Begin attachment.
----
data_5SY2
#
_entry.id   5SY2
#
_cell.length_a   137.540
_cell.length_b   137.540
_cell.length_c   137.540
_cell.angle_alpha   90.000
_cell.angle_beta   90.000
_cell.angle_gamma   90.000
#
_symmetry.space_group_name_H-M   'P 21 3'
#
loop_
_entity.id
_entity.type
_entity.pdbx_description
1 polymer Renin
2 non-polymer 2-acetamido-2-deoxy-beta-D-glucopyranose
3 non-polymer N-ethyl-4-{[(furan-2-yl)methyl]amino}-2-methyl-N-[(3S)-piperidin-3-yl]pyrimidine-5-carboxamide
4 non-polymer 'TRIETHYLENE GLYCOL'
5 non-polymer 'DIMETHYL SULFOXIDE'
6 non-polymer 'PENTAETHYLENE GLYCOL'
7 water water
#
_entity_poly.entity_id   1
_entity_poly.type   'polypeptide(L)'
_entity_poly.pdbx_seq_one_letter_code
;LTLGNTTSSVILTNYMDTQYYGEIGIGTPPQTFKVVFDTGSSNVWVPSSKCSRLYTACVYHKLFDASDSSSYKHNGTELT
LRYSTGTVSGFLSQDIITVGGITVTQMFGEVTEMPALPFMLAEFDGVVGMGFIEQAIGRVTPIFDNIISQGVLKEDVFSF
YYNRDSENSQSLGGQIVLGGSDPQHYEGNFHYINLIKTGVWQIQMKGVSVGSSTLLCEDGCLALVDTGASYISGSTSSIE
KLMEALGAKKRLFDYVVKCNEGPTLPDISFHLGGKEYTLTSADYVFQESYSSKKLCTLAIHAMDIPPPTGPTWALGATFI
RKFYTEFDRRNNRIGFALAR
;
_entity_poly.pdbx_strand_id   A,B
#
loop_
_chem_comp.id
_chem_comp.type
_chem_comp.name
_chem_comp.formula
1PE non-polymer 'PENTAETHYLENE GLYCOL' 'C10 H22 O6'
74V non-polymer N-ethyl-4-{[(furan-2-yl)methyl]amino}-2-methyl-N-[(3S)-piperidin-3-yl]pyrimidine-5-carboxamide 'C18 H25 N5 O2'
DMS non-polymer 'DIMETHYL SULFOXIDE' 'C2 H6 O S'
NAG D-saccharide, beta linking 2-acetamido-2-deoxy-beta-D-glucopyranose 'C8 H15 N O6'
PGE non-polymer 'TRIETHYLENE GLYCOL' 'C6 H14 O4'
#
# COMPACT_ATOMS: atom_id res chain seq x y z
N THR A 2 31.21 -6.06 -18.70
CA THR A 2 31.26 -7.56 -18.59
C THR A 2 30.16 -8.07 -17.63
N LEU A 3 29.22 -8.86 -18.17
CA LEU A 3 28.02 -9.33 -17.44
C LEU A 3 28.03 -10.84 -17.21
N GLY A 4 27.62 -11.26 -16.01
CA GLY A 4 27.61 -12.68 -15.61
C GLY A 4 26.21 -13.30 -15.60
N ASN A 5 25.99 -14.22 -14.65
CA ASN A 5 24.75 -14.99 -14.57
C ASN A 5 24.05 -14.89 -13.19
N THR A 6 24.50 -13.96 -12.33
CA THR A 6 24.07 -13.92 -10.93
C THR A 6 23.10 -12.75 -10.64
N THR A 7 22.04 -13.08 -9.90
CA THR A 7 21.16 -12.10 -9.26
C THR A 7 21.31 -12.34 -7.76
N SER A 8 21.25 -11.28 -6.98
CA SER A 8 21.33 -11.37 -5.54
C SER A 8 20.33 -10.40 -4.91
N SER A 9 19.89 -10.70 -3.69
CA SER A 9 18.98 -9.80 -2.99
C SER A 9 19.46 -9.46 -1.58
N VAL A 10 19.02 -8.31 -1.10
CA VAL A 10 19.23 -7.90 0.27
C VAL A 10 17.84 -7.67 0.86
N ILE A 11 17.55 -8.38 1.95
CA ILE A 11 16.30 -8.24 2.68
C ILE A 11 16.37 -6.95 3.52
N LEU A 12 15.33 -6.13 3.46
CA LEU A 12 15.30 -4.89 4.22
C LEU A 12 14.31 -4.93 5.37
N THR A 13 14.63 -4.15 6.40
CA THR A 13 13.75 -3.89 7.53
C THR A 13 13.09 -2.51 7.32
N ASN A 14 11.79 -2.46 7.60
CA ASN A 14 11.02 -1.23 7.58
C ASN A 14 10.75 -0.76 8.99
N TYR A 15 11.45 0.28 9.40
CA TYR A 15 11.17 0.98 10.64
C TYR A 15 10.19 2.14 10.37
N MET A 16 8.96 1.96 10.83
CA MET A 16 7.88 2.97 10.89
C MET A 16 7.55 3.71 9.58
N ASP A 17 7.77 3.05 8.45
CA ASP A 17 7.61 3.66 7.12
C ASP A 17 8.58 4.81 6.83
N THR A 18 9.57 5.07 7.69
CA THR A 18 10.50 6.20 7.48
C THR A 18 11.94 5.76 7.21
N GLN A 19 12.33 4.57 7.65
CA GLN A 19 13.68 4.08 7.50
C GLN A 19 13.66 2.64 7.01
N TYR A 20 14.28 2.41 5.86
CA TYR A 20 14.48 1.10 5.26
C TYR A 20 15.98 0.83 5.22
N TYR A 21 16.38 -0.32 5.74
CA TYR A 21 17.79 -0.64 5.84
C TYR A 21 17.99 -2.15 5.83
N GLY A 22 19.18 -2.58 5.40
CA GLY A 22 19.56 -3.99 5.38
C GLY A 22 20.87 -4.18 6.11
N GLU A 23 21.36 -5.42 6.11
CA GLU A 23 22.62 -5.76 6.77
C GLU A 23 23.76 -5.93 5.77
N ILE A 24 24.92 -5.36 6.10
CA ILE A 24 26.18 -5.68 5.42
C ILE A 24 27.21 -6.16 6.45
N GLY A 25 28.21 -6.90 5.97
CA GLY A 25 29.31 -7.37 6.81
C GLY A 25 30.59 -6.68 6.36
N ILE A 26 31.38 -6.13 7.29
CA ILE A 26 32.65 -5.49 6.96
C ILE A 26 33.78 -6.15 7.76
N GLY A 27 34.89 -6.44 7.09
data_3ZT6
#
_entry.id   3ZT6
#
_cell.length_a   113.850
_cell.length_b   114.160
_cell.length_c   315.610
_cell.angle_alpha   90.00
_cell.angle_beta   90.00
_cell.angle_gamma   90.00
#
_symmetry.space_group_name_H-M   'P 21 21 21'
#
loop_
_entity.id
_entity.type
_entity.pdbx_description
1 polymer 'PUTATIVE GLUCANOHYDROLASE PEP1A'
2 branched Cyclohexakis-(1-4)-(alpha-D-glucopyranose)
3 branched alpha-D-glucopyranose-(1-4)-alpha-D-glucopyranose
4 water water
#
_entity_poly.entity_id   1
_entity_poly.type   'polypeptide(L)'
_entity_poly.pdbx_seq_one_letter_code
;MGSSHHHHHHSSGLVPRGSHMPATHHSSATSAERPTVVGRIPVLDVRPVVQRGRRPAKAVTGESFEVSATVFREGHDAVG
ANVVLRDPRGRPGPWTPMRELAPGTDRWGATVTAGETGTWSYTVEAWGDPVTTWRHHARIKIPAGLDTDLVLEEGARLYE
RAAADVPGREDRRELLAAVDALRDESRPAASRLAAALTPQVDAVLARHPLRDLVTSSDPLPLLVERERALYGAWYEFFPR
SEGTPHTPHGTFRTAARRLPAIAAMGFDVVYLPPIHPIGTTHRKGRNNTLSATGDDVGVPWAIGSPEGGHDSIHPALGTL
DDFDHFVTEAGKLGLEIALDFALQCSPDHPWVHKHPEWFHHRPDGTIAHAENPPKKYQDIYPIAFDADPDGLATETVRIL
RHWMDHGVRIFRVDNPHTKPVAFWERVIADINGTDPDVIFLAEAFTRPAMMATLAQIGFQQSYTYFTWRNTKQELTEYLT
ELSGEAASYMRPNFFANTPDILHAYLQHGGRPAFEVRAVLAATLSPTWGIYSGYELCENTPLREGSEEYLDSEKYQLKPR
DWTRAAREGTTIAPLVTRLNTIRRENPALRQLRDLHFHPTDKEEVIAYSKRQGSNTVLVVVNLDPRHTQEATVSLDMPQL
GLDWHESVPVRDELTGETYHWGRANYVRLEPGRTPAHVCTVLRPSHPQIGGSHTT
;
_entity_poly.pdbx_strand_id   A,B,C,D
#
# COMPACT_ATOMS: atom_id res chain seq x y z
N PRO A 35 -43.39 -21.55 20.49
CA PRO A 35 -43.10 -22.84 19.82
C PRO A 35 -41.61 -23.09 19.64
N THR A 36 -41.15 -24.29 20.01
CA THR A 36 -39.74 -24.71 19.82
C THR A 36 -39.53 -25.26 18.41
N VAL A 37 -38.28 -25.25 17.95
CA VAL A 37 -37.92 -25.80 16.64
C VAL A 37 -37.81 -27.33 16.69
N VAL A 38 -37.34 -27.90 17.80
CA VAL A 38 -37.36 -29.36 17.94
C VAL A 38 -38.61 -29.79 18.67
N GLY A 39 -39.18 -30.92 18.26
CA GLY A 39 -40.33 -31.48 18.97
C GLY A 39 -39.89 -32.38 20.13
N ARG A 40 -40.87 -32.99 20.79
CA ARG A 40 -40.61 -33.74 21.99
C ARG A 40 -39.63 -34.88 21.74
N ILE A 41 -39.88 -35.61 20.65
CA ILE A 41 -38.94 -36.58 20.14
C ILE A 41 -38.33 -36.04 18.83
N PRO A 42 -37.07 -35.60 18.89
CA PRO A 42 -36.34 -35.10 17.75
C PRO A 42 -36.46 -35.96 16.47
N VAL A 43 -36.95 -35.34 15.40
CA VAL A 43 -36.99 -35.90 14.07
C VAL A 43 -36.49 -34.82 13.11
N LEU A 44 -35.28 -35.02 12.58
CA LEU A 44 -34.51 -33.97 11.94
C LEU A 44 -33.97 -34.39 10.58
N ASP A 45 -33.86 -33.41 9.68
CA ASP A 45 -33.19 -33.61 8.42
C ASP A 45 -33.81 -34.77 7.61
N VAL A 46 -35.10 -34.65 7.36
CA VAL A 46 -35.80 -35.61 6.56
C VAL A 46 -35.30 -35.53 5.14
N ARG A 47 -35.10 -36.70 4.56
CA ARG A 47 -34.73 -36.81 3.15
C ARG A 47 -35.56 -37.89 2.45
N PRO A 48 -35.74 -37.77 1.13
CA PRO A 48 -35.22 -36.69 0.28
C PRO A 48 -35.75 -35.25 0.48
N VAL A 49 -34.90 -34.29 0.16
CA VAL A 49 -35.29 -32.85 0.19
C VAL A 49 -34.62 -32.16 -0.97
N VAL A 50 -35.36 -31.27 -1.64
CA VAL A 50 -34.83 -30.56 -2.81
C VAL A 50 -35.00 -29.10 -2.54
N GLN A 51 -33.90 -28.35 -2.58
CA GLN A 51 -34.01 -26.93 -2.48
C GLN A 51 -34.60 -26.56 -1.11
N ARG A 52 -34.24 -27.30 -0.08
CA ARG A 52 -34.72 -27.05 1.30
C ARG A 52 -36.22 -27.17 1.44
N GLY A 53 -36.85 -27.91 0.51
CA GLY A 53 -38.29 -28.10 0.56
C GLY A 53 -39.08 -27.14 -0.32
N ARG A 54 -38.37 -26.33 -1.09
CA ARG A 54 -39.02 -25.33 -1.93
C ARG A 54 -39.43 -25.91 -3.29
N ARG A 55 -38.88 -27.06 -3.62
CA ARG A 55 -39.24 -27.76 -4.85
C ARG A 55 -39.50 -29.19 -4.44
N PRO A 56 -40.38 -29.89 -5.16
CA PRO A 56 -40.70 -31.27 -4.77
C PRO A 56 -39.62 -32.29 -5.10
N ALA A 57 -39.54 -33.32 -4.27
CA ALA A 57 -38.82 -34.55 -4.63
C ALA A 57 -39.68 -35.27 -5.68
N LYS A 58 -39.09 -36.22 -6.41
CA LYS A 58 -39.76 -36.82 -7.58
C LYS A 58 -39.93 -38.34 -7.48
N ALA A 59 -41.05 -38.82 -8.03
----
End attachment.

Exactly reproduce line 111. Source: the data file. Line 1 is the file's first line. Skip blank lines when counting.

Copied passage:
C GLY A 22 20.87 -4.18 6.11